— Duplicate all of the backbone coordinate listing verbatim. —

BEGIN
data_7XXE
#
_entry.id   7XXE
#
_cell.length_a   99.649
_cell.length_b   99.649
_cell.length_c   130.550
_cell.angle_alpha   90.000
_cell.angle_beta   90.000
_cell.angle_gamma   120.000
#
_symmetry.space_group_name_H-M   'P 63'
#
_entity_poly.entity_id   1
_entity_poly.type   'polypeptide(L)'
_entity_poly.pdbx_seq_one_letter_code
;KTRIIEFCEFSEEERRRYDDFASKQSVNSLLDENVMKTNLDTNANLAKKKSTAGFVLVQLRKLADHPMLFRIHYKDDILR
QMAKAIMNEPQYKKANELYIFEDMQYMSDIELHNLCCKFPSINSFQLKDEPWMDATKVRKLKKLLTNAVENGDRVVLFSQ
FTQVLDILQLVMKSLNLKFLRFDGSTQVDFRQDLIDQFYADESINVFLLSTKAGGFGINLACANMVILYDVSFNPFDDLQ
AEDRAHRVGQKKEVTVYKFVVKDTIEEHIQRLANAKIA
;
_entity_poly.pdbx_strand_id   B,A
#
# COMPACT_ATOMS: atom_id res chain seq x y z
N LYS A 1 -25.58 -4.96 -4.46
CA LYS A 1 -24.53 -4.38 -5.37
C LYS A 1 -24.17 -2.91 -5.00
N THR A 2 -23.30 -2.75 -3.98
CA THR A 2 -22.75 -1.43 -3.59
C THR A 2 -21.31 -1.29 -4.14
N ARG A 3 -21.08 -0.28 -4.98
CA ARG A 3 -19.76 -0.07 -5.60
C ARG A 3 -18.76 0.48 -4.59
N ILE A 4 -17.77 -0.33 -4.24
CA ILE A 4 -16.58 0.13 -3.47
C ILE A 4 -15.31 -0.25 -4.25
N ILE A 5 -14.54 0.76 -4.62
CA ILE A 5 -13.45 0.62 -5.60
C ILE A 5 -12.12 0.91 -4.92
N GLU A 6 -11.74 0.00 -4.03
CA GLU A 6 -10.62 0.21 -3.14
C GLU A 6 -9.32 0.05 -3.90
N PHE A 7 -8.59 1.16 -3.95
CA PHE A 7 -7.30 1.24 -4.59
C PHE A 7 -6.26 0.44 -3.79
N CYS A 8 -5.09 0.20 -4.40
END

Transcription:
data_7XXE
#
_entry.id   7XXE
#
_cell.length_a   99.649
_cell.length_b   99.649
_cell.length_c   130.550
_cell.angle_alpha   90.000
_cell.angle_beta   90.000
_cell.angle_gamma   120.000
#
_symmetry.space_group_name_H-M   'P 63'
#
_entity_poly.entity_id   1
_entity_poly.type   'polypeptide(L)'
_entity_poly.pdbx_seq_one_letter_code
;KTRIIEFCEFSEEERRRYDDFASKQSVNSLLDENVMKTNLDTNANLAKKKSTAGFVLVQLRKLADHPMLFRIHYKDDILR
QMAKAIMNEPQYKKANELYIFEDMQYMSDIELHNLCCKFPSINSFQLKDEPWMDATKVRKLKKLLTNAVENGDRVVLFSQ
FTQVLDILQLVMKSLNLKFLRFDGSTQVDFRQDLIDQFYADESINVFLLSTKAGGFGINLACANMVILYDVSFNPFDDLQ
AEDRAHRVGQKKEVTVYKFVVKDTIEEHIQRLANAKIA
;
_entity_poly.pdbx_strand_id   B,A
#
# COMPACT_ATOMS: atom_id res chain seq x y z
N LYS A 1 -25.58 -4.96 -4.46
CA LYS A 1 -24.53 -4.38 -5.37
C LYS A 1 -24.17 -2.91 -5.00
N THR A 2 -23.30 -2.75 -3.98
CA THR A 2 -22.75 -1.43 -3.59
C THR A 2 -21.31 -1.29 -4.14
N ARG A 3 -21.08 -0.28 -4.98
CA ARG A 3 -19.76 -0.07 -5.60
C ARG A 3 -18.76 0.48 -4.59
N ILE A 4 -17.77 -0.33 -4.24
CA ILE A 4 -16.58 0.13 -3.47
C ILE A 4 -15.31 -0.25 -4.25
N ILE A 5 -14.54 0.76 -4.62
CA ILE A 5 -13.45 0.62 -5.60
C ILE A 5 -12.12 0.91 -4.92
N GLU A 6 -11.74 0.00 -4.03
CA GLU A 6 -10.62 0.21 -3.14
C GLU A 6 -9.32 0.05 -3.90
N PHE A 7 -8.59 1.16 -3.95
CA PHE A 7 -7.30 1.24 -4.59
C PHE A 7 -6.26 0.44 -3.79
N CYS A 8 -5.09 0.20 -4.40